Stain on end grain

I have just completed a night stand in hard maple. I need to stain it to match existing bedroom set. The top of the table has end grain exposed and I am concerned that it will be too dark when stained. What is recommended treatment for end grain prior to applying stain so that the color will match the top.
--
Bob



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rmemmen wrote:

Either sand the end grain using a finer sand paper than used to the rests of the table or apply a spit coat of dewaxed shellac to the end grain. As always experiment on scrap first.
-- Jack Novak Buffalo, NY - USA (Remove "SPAM" from email address to reply)
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    Greetings and Salutations....

    1) Seal the end with white shellac firs. That works fairly well, as the stain becomes a glaze that does not soak in.     2) I have not tried this, but, I have read that if one sands the end grain to a couple more grades of grit than the surface, it will stain lighter...so if you go to 200 grit on the surface, sand the endgrain to 400 grit or better.     3) (ok...a freebee). Don't stain it at all. Use it natural color, as modified by the finish itself.     Regards     Dave Mundt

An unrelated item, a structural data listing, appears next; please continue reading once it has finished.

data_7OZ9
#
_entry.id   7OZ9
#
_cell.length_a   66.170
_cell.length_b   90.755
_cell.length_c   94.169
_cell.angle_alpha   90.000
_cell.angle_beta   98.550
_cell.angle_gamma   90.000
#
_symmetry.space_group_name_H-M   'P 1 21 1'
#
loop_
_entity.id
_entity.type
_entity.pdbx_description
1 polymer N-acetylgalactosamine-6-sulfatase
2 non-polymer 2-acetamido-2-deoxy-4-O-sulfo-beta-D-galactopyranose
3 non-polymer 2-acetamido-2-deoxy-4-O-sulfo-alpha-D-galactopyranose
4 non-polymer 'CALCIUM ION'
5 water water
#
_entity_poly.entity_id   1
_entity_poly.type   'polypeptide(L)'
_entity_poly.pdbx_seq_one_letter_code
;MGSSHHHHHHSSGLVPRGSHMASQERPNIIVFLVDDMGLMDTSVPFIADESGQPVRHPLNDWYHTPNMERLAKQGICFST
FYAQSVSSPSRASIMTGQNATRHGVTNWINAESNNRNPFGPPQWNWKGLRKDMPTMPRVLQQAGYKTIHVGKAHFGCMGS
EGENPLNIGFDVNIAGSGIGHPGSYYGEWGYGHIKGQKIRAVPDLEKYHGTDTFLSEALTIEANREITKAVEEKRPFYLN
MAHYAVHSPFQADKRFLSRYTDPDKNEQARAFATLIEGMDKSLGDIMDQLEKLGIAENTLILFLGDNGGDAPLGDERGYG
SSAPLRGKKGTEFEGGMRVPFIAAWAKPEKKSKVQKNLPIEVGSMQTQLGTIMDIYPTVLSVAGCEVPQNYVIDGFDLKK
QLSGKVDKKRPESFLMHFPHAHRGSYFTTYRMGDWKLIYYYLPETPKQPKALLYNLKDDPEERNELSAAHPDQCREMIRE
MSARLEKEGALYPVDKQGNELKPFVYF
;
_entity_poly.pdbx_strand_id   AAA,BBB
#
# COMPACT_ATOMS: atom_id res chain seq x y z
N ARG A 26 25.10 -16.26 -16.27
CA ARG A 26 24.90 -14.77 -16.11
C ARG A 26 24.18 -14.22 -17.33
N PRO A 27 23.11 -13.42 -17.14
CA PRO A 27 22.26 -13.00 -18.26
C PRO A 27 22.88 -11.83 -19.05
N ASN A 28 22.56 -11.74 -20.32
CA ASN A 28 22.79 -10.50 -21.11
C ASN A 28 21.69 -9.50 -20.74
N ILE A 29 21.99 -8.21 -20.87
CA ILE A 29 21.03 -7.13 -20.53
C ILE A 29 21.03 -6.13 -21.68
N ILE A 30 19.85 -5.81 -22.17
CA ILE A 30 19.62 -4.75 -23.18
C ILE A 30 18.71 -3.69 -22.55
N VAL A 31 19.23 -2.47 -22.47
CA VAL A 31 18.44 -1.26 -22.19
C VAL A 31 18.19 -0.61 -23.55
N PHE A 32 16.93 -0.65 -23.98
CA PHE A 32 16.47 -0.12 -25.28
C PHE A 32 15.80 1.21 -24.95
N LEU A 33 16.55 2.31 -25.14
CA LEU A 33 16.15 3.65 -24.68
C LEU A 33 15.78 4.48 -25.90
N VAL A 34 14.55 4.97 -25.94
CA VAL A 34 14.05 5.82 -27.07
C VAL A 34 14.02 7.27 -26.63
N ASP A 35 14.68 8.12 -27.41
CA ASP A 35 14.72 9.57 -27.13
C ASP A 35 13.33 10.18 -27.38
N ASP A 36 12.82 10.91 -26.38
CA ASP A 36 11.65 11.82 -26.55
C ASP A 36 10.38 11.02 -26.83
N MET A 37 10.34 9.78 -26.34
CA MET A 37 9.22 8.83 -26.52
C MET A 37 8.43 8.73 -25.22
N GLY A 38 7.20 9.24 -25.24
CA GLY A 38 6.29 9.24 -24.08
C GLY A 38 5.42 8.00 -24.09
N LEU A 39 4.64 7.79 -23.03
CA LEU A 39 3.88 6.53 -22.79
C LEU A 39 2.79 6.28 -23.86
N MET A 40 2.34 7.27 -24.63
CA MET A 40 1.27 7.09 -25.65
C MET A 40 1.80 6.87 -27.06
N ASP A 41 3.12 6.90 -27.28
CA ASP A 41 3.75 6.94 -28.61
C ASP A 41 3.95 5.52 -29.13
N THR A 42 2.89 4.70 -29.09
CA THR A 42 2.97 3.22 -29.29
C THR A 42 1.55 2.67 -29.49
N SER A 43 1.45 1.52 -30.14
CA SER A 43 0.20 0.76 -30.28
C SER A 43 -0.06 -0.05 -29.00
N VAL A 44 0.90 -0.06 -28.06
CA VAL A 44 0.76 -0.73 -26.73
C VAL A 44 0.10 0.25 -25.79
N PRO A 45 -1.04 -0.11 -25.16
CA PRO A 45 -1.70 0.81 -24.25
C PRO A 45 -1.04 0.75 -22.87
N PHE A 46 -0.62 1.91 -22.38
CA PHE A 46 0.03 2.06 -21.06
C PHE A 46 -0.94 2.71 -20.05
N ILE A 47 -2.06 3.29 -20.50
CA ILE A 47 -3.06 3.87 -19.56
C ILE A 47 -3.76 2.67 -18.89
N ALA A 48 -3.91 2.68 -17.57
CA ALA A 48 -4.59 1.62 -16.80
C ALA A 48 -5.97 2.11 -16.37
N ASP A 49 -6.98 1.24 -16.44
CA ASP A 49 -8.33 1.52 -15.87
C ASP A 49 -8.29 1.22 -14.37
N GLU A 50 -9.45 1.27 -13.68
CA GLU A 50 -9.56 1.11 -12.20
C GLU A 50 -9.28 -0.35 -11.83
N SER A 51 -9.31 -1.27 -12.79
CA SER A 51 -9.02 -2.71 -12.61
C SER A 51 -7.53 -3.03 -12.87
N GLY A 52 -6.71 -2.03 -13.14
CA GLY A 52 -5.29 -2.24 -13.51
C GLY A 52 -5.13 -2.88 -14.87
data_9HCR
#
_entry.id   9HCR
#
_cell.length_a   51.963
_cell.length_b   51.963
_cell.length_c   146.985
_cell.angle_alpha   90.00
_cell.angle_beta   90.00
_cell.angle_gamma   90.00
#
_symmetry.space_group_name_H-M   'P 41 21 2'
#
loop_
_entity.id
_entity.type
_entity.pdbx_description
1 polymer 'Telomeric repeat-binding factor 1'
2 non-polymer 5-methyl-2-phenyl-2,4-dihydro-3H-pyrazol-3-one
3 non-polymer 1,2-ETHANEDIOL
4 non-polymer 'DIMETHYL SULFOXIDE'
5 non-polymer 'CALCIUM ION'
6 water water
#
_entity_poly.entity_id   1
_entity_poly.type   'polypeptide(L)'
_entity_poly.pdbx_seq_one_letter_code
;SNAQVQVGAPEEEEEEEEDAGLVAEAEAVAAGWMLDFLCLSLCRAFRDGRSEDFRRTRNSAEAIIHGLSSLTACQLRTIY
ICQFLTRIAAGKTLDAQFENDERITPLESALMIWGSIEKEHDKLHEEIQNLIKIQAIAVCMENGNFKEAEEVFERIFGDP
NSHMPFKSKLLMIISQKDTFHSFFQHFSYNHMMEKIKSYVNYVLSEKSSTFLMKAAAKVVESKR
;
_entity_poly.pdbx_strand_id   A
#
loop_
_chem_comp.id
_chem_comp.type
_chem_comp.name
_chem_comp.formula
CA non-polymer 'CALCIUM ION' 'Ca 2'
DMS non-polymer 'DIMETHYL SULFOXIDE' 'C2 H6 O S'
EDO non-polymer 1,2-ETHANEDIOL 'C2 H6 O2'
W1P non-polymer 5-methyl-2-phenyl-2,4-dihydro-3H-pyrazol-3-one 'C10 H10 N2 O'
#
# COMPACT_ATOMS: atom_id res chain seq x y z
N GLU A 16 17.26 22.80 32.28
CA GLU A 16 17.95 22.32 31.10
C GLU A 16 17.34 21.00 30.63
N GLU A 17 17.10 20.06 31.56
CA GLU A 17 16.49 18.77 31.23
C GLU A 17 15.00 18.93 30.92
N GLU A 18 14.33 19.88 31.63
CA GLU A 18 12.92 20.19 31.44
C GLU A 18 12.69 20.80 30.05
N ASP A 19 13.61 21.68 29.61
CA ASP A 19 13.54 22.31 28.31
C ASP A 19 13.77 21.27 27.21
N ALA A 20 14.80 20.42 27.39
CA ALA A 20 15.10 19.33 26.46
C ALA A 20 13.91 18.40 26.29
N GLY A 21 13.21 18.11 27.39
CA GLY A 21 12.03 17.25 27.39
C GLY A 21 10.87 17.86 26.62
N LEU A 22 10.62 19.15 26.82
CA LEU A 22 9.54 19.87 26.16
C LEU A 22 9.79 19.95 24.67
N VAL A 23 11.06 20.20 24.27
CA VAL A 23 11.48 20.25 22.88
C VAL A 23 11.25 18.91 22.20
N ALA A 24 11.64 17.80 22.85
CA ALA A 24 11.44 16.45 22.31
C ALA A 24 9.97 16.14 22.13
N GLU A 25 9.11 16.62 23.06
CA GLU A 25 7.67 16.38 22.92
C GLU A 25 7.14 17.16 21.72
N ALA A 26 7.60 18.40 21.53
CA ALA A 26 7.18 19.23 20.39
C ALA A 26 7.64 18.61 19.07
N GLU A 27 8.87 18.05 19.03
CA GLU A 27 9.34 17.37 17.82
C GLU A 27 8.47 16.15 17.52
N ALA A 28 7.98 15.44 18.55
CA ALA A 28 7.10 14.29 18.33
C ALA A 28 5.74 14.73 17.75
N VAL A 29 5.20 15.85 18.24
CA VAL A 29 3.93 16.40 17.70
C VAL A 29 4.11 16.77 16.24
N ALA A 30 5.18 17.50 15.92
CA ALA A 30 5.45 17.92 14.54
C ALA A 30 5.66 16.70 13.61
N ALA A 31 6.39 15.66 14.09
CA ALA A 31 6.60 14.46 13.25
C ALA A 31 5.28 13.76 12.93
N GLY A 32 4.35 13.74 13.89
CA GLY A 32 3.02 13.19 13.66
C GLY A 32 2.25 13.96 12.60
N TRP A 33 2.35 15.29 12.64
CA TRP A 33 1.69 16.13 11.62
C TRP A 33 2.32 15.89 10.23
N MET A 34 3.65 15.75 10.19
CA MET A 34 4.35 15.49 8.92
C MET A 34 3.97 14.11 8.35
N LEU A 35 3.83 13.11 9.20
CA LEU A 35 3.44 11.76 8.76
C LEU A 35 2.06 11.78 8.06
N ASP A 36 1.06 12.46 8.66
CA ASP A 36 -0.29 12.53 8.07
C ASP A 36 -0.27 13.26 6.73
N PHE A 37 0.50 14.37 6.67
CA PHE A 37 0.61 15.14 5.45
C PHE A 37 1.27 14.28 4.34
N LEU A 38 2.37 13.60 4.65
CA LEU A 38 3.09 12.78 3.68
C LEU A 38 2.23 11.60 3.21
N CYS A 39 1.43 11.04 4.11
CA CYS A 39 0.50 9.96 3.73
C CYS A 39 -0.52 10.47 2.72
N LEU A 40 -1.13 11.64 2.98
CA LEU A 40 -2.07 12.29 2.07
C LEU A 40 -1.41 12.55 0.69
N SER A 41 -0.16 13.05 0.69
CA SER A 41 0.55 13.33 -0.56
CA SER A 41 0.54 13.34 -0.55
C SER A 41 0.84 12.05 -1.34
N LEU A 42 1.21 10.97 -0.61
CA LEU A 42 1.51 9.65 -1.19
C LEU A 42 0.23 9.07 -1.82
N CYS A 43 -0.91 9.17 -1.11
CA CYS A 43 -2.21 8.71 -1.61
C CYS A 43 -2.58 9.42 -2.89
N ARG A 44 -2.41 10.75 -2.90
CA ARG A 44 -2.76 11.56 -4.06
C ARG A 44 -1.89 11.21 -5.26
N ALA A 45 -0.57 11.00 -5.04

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Dave,
I have used a technique on a quilt stand that was stained a dark mahogany. On the end grain, we wiped the end grain only with some mineral spirits before applying the stain. The mineral spirits kept the stain from being absorbed too deeply, and it turned out great.
As mentioned earlier, try it out on a scrap piece of wood first.
LB
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Regarding Dave's 2) below, finer sanding does work. The effect varies with the type of stain and wood used. An extreme on this is to power sand at 400 grit, and slightly burnish the wood (tricky). More often I'll wet to raise the grain, sand fine by hand, then apply shellac. I use a scrap piece first, coating sections with multiples of 1/2# cut of shellac, then stain and pick the best match. GerryG
On Mon, 12 Jul 2004 07:51:09 GMT, snipped-for-privacy@esper.com (Dave Mundt) wrote:

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